• Chest discomfort that worsens as you eat, especially beneath the breastbone.

  • Heartburn.

  • Regurgitation of acid.

Esophagitis symptoms in babies and young children, especially those unable to communicate their discomfort or pain, may include −

  • Feeding issues, including irritability, back arches, and a lack of appetite.

  • Lack of success.

  • Pain in the chest or abdomen in older kids.

Esophagitis: Risk Factors

Several factors play an important role in the development of esophagitis which includes −

  • Eating just before retiring during the evening

  • Meals that are very huge and greasy

  • Smoking

  • Weight gain, especially that caused by pregnancy

GERD or reflux esophagitis symptoms may be worse by several foods −

  • Caffeine

  • Alcohol

  • Fattening foods

  • Chocolate

  • Peppermint

Esophagitis: Diagnosis

The diagnosis of esophagitis is mainly done based on history and some of the tests may be required for confirmation and to rule out underlying causes −


A long, thin tube fitted with a small camera is inserted down your neck and into your esophagus during this surgery. The name of this device is an endoscope.

Stomach Sponge

This examination can be carried out at the doctor's office. It entails ingesting a capsule that is strung up on a string.

X-ray for Barium

You consume a solution or swallow a tablet containing the substance barium for this test. The lining of the stomach and esophagus is coated with barium, which also makes the organs visible.

In-lab Examinations

During an endoscopic examination, small tissue samples are extracted and submitted to the lab for analysis. The following tests may be used, depending on the disorder's likely cause −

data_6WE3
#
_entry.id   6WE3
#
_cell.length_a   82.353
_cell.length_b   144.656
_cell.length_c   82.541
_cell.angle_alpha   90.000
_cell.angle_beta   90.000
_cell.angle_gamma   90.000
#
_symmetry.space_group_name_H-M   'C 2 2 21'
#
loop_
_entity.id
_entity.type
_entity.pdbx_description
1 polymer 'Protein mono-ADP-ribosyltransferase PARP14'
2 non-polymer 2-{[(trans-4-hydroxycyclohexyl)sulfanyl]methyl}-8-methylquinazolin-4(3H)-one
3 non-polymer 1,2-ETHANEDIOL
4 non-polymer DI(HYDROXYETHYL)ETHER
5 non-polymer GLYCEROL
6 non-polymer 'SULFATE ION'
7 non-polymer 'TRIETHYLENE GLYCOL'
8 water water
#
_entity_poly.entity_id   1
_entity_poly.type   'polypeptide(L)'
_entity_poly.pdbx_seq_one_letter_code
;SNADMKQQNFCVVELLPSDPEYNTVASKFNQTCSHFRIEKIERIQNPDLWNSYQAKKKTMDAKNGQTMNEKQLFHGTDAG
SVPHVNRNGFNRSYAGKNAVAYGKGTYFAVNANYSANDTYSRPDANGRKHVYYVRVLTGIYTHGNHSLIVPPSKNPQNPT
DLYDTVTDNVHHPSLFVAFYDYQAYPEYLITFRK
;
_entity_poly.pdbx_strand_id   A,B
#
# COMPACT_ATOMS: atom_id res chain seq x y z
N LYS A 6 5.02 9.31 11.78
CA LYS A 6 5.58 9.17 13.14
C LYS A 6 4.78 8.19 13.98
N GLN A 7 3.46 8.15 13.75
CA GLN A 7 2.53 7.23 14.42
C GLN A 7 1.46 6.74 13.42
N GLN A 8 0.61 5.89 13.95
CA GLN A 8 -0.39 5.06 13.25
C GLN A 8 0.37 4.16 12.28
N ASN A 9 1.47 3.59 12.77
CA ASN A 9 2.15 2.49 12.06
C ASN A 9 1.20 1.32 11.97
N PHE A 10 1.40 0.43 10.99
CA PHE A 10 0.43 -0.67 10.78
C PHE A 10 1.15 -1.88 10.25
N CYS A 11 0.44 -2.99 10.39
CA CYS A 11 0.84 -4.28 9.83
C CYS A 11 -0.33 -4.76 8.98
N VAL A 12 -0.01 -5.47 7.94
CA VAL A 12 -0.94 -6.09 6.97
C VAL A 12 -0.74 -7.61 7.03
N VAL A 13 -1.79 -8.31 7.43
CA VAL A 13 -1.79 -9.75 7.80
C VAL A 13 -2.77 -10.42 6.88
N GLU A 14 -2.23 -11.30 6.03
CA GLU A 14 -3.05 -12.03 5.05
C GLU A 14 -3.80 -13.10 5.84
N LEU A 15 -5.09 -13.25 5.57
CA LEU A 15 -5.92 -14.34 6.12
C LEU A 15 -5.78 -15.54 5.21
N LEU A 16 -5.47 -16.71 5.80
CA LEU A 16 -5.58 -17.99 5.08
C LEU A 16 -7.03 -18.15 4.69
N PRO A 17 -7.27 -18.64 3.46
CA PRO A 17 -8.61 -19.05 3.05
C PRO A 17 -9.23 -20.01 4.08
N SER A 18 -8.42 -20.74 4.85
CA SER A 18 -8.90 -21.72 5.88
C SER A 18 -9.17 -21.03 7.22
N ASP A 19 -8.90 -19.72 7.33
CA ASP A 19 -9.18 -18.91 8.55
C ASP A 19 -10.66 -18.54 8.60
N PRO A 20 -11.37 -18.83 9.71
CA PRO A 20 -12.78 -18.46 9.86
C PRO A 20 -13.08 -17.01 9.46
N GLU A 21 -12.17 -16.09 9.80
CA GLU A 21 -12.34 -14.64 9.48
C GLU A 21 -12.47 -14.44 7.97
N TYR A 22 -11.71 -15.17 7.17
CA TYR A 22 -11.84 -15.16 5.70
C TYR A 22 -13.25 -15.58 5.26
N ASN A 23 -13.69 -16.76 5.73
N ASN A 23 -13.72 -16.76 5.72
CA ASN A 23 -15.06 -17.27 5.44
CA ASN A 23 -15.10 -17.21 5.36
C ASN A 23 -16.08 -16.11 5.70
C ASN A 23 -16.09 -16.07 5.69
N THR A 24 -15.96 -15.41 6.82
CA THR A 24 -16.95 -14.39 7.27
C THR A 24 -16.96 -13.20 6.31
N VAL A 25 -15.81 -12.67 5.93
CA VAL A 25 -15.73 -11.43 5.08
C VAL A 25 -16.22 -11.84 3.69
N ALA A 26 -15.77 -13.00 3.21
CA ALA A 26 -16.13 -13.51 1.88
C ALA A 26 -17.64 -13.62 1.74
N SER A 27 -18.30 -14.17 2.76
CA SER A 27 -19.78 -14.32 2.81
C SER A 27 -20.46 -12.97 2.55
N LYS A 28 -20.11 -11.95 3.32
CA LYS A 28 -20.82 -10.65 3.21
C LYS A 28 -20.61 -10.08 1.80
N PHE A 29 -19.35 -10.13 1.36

• Determine whether the infection is bacterial, viral, or fungal.

  • Count the number of eosinophils and white blood cells associated with allergies.

  • Recognize abnormal cells that could point to esophageal cancer or precancerous alterations

Esophagitis: Treatment

The treatment is based on the severity of the symptoms. Your doctor may advise conservative or surgical treatment.

Conservative Treatment

Conservative treatments include −

  • Therapies that are not on a prescription. Antacids fall under this category, as do drugs termed H-2-receptor blockers, which lower acid production and include cimetidine, as well as proton pump inhibitors, which stop acid production and treat the esophagus. They include, among others, lansoprazole and omeprazole.

  • Medications on prescription. They include proton pump inhibitors and H-2 receptor blockers with a prescription.

Surgical Treatment

If alternative treatments fail to improve the condition of the esophagus, fundoplication surgery may be employed. In this surgery, a section of the stomach is wrapped around the lower esophageal sphincter, the valve dividing the esophagus from the stomach. As a result, the sphincter is strengthened and acid cannot back up into the esophagus.

Esophagitis: Prevention

Some of the measures that can help to prevent esophagitis include −

  • Eat no things that could make reflux worse.

  • Practice responsible pill-taking.

  • become thinner.

  • Quit smoking if you do.

  • Avoid bending or stooping, especially right after eating.

  • Following a meal, avoid lying down.


There are several esophagitis causes, and healthcare professionals from a variety of specialties will encounter these individuals. An interdisciplinary approach is required to prevent diagnostic delays.

Most patients have a fair prognosis if they receive quick care, but the underlying reason ultimately determines the results. Because other more serious causes of chest discomfort must be ruled out, repeated esophagitis might result in concern and absences from work.

Erosive esophagitis, if left untreated, might result in stricture development and undernutrition. Perforation and bleeding are two additional somewhat frequent consequences.

Dr. Durgesh Kumar Sinha
Dr. Durgesh Kumar Sinha


Updated on: 18-Apr-2023